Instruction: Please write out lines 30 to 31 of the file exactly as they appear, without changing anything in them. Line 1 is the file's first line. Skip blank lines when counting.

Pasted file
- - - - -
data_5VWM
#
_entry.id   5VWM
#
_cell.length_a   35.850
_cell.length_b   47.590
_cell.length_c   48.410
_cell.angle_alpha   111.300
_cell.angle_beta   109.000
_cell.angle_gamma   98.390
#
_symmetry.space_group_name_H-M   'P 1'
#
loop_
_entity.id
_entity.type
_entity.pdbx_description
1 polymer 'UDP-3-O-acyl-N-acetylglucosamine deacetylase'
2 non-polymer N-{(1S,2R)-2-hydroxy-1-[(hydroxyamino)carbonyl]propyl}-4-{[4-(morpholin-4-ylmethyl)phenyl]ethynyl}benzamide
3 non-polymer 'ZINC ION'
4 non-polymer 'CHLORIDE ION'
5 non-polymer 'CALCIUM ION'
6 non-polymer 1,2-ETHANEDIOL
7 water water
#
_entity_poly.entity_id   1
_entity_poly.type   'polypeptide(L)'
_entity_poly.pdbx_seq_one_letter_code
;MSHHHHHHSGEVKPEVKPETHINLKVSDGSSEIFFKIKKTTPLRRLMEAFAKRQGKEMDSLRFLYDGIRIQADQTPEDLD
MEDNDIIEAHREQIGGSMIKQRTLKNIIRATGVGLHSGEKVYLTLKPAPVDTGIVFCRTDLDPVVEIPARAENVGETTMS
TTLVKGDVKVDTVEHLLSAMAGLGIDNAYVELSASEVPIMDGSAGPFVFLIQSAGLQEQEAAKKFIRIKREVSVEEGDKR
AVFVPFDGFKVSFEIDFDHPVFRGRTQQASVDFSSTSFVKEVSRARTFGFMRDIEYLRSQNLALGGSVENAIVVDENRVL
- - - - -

MEDNDIIEAHREQIGGSMIKQRTLKNIIRATGVGLHSGEKVYLTLKPAPVDTGIVFCRTDLDPVVEIPARAENVGETTMS
TTLVKGDVKVDTVEHLLSAMAGLGIDNAYVELSASEVPIMDGSAGPFVFLIQSAGLQEQEAAKKFIRIKREVSVEEGDKR